Since there are different types of onions, you should know how to choose the right onion for your dish:
– Shallots have a sweet flavor when uncooked and are incredibly versatile: in fact, they can be fried and roasted, which would turn them into a crunchy addition to your meal
– Pearl onions can make their own side dish but are also excellent when added to any sauce
– Sweet onions don’t have a strong flavor, so they will enrich your recipe without overwhelming it
– Red onions are the onion-to-go if you’re looking to add a strong kick to your sauce or to a fresh salad
– Yellow onions are the ideal onions for those recipes that impose long cooking times and their flavor is a good balance between the red and the sweet onions
– White onions are best used raw, for example in your taco or salad. They’re the perfect addition to your Mexican dishes because they have an interesting flavor that doesn’t overpower the other ingredients
– Cipollini onions are for those who look for the umami taste in their dishes. They’re best when cooked and can stand alone as a side dish, but they’re also good with meat dishes.
8. Bok Choy
Bok Choy stems have a sweet and crunchy taste that resembles red bell peppers, so you can use them as a substitute for a large variety of recipes that require bell peppers, or you can also make a side dish of only bok choy.
This Chinese white cabbage is present in many Asian recipes. The dark green leaves are tender and have a bitter taste, so you should rip them off before cooking bok choy if you don’t fancy the bitterness. The white stalks are the crunchy part and can be chopped into small pieces.
Bok Choy can be cooked in many ways, including steaming, simmering, and braising in clay pots. It’s important not to overcook it because the stems can become mushy.
Add green onions, fresh ginger, or other sauces and aromatics to enhance the flavor of your side dish.
If you can’t use bell peppers, you don’t necessarily need to replace them with another type of pepper or vegetable. It’s not uncommon for people who don’t like bell peppers to avoid other types of pepper and even other vegetables such as onions.
When that’s the case, you can obviate the need for bell peppers by using more spices in your recipe. There are many spices to choose from that can give your dish a similar kick to those of bell peppers.
Some spices that can be good bell peppers substitutes include:
– Mustard powder
Of course, the spices won’t give you the crunchy texture that vegetables can provide, but you can always include some crunchy addition along with the spices.
The choice of the right spice is completely personal, so you should try recipes with the spices you love the most. Remember that experimenting is a fundamental part of cooking!
10. Bell peppers
Not all bell peppers taste the same. In fact, green bell peppers taste quite different from colored bell peppers, which are generally sweeter. Some people prefer the grassy and less sweet flavor of green bell peppers, while others can’t stand it.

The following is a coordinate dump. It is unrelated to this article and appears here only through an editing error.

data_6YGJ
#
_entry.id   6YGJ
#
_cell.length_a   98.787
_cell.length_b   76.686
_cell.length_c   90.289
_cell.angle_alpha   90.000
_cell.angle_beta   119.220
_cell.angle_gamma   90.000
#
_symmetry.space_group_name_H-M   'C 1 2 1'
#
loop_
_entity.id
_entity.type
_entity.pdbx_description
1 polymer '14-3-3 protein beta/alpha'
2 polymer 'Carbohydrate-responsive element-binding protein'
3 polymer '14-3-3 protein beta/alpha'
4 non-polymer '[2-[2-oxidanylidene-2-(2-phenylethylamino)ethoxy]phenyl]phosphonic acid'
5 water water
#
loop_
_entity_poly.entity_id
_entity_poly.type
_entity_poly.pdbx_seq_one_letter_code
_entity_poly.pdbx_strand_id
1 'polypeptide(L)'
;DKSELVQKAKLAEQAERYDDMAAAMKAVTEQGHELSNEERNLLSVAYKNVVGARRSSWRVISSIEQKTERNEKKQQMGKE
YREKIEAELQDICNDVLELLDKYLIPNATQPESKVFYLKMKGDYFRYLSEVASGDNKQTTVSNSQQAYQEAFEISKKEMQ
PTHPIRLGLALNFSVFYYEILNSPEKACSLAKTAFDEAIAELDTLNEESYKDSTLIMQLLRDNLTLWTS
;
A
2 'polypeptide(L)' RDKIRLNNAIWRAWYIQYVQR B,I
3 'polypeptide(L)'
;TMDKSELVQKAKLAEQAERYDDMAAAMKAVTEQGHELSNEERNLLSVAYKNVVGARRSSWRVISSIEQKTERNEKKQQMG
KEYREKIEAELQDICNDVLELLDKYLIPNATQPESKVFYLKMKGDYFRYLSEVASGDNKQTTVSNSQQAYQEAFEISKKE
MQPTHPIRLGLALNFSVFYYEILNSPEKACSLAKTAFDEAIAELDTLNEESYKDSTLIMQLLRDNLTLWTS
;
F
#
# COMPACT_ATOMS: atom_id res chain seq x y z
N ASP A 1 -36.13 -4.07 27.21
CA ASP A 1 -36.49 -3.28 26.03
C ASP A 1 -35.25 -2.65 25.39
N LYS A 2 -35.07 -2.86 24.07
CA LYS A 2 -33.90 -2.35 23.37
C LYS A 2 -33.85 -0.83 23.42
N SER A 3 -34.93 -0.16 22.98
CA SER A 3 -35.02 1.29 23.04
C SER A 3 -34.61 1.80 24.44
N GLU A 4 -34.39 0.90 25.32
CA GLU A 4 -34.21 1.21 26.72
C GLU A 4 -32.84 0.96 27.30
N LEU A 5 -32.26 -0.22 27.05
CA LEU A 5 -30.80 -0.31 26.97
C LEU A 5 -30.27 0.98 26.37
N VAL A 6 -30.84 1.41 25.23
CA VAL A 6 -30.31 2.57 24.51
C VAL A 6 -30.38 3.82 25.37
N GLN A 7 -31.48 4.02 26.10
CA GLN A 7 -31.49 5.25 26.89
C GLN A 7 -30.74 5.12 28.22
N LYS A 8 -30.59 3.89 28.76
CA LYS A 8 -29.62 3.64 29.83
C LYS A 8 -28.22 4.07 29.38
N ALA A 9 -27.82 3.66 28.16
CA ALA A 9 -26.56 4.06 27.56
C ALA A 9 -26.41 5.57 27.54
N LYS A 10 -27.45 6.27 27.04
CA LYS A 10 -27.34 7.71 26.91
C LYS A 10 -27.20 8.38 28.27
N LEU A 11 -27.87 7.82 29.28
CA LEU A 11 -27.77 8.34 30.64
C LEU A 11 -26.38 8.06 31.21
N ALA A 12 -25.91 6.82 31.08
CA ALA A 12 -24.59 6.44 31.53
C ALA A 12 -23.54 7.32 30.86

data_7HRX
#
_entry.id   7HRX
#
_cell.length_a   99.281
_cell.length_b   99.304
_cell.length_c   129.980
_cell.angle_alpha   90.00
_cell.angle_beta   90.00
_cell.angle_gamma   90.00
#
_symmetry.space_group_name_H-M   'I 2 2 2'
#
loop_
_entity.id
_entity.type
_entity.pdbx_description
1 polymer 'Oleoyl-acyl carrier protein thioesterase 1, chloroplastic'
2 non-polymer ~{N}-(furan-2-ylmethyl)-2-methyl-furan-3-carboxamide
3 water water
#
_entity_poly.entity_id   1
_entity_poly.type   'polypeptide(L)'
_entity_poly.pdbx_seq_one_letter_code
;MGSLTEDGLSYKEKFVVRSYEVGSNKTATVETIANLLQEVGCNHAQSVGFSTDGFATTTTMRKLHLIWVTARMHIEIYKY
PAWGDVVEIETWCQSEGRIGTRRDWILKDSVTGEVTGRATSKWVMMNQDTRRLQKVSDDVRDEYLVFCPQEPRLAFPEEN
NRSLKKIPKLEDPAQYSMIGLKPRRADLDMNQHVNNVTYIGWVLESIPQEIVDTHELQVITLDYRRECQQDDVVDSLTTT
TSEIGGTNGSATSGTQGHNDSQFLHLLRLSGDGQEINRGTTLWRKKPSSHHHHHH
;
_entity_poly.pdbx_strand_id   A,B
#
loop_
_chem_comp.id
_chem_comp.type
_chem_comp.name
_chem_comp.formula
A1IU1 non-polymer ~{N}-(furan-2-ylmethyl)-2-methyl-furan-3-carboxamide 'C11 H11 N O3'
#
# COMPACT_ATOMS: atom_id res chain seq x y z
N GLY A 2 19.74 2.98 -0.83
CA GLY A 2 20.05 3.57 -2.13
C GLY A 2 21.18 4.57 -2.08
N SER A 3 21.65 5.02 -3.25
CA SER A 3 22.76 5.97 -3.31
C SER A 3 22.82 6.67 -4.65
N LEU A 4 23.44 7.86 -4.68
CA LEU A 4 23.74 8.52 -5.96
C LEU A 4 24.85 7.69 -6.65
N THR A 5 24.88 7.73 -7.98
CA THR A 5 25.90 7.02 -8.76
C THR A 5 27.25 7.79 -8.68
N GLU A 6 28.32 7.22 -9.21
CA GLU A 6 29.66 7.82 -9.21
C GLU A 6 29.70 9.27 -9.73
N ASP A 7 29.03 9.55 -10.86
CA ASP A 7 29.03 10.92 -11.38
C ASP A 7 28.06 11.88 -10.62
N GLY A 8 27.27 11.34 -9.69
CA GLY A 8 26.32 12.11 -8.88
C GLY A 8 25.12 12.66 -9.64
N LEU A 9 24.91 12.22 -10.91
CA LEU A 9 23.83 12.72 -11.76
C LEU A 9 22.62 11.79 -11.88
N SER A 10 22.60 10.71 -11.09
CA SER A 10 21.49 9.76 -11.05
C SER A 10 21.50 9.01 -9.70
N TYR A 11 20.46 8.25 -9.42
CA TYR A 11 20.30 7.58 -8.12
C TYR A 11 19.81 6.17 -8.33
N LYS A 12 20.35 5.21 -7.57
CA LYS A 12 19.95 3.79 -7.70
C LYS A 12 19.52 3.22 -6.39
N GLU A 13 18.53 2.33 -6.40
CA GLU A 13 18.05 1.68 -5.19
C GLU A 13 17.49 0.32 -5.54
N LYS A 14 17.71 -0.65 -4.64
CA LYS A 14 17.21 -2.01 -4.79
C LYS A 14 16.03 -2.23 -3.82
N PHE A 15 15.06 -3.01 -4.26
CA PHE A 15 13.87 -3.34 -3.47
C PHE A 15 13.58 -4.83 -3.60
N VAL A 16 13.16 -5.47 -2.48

If your problem with bell peppers is limited to a single variety of these peppers, you can simply try switching to another kind of bell pepper.
Usually, bell peppers that are not yet ripe are the green ones, then they slowly become colored as they ripe, turning into yellow, orange, and red peppers, which are featured in a large variety of recipes.
You can also fix the taste of bell peppers by adding spices and creating your own bell pepper seasoning to add to your sauce or as the finishing touch to your omelet.
How to choose a bell pepper substitute.
In order to get the best out of our recipes, the quality of the raw ingredients is fundamental. When it comes to peppers, we can usually judge a book by its cover, so it’s important to be careful when choosing our bell peppers replacement.
Take your time examining the peppers before making your choice. As it often happens with food, and especially with vegetables and meat, we need to study them from different points of view to understand their quality.
Here are some tips on choosing the best bell peppers substitutes and on how to store them properly:
– Peppers’ skin should be smooth, without wrinkles or spots, and glossy. Any other condition may indicate improper storage or non-fresh products.
– For the same reason, the stems should look healthy and green.
– They should be well-shaped and feel firm and consistent to the touch. Peppers that feel too soft or even spongy are definitely not fresh. Healthy peppers will also feel heavy.
– If you’re growing your own peppers, be aware that their sweetness or spiciness increases the longer they remain on the plant.
– When you’re not using them, store your peppers in the fridge or in a dark and dry cabinet with a stable temperature so that it’s not too cold or hot. Remember that if you bought peppers in a jar, once it’s opened it is better to store them in the fridge in order to preserve them longer.
– Do not keep peppers in the same cabinet as fruits, because fruits release ethylene that will make vegetables rot quickly.
– How to know if your pepper is still good: touch their skin — if it feels smooth and firm, the pepper is still good.
– If you chopped too many peppers and you stored the leftovers, consume them quickly. Chopped peppers should be discarded after 3 days when not used.
– If you see mold, throw everything out, even if you bought them not long before. Do not try to remove the mold from the vegetable or to cook the part that isn’t affected. Mold can run really deep into foods and we can’t always see how deeply it has affected the pepper.
– Do not wait too long to consume your peppers: cook them within 4-5 days for the best results.